Part Five: Scripts for Success

Scripts for Success: Communication Techniques to Break Through Gender Biased Workplaces

by Andrea S. Kramer and Alton B. Harris

What follows is the final part of an edited version of a chapter from our forthcoming book, Scripts for Success: Communication Techniques to Break Through Gender Biased Workplaces. We would welcome your thoughts and comments as we prepare the book for publication.

Why Women Resist Impression Management

Adria SmallGiven the dramatic career advantages for women who are high self-monitors, why are women so often reluctant to employ it? As Singh found, even when women recognize that impression management can positively influence their careers, they are less likely to use these techniques than are men.[1] And, as Singh also points out, even women who understand they are in the same “contest for promotion” as men and that their careers may be disadvantaged if they do not play the impression management game, often resist adopting impression management techniques.[2] The evidences indicates that women managers eagerly adopt task-focused strategies such as “high quality work and commitment,” but unlike their male peers, they are likely to criticize, even openly ridicule, impression management techniques such as “ingratiation and self-promotion.” Simply telling women that impression management is “likely to have a continuing[, positive] impact on their careers” [3] seems to be an insufficient incentive for them to adopt it.

There are undoubtedly a variety of reasons for women’s resistance to impression management, but in our experience the primary one is that women do not want to be or appear to be “inauthentic.” When Andie talks with women and offers suggestions for altering unsuccessful communication patterns, she often hears something like, “that’s just not me” or “I’d feel phony doing that” or “I am who I am.” For a woman intent on advancing in her career, however, such an attitude is tantamount to saying “I want to play the competitive promotion game, but I am first going to tie one hand behind my back.” If a woman is going to play the career game, she needs to recognize that success at it depends in large part on selling, self-promotion, ingratiation, and networking.[4] If a woman refuses to accept those rules, she is unlikely to ever win.

Andie: At a recent gender communication workshop I told the following story:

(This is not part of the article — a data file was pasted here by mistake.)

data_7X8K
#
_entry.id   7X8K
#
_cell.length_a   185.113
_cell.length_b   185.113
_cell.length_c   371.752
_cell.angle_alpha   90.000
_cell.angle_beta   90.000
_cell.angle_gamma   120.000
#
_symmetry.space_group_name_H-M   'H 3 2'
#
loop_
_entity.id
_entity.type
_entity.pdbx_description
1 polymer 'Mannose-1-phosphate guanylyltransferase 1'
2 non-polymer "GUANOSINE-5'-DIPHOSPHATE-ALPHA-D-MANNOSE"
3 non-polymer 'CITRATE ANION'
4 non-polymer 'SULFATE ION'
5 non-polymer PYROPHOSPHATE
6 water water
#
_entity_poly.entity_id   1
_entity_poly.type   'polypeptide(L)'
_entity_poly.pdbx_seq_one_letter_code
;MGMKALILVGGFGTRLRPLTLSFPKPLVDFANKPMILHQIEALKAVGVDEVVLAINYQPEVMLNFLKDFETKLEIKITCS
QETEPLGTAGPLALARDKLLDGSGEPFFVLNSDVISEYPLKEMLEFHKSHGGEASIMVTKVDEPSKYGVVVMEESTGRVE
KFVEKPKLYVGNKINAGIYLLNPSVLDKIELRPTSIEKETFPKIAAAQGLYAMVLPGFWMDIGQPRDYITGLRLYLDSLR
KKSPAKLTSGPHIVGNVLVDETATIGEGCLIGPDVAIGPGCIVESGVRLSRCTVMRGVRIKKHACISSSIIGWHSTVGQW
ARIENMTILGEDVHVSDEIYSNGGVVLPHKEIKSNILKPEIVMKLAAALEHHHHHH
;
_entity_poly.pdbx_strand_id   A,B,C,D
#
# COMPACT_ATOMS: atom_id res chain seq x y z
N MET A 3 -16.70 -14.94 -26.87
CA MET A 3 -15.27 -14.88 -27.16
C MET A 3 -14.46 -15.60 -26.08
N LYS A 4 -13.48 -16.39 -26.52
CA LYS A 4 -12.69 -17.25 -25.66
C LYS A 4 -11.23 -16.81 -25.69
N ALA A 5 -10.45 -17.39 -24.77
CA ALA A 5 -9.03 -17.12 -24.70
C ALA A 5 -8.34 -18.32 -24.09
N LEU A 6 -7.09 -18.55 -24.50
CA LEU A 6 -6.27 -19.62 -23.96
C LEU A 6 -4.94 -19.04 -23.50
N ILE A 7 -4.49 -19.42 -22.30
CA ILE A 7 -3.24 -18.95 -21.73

A woman that I was asked to mentor in a different city was being criticized by many of her supervisors as a “sloppy thinker.” I found this inexplicable because I had found her sharp and focused during my many telephone conversations with her. The next time I was in her city, I went to visit her in person. She was dressed in her normal outfit, which was very casual. It was hard to tell if she was wearing her pajamas or a sweatsuit. I knew she would be participating in an important meeting the next week where she would interact with some key decision makers. I stuck my neck out and suggested that she go to a local department store and ask the personal shopper to help her “dress like a banker.” She did just that and attended the meeting dressed in a professional manner. After her meeting, she reported to me that the reactions to her had been entirely different from those she had experienced before. I don’t know how much of the change in response to her was the result of her dress, the increased self-confidence she displayed or an alignment of the stars. But what I do know is that she started dressing “like a banker” every day, and I never again heard her being criticized for being a “sloppy thinker.”

Shortly after the workshop, I learned that several of the women participants had criticized me because this story showed that I “bought into gender stereotypes.” Once I picked myself up off the floor, I had two distinct reactions. First, I realized that I must not have done a very good job of communicating my message during the workshop. Although I have spent much of my professional life working to dispel biases resulting from gender stereotypes, I must have come across as complacent about them, which was surely not my intent.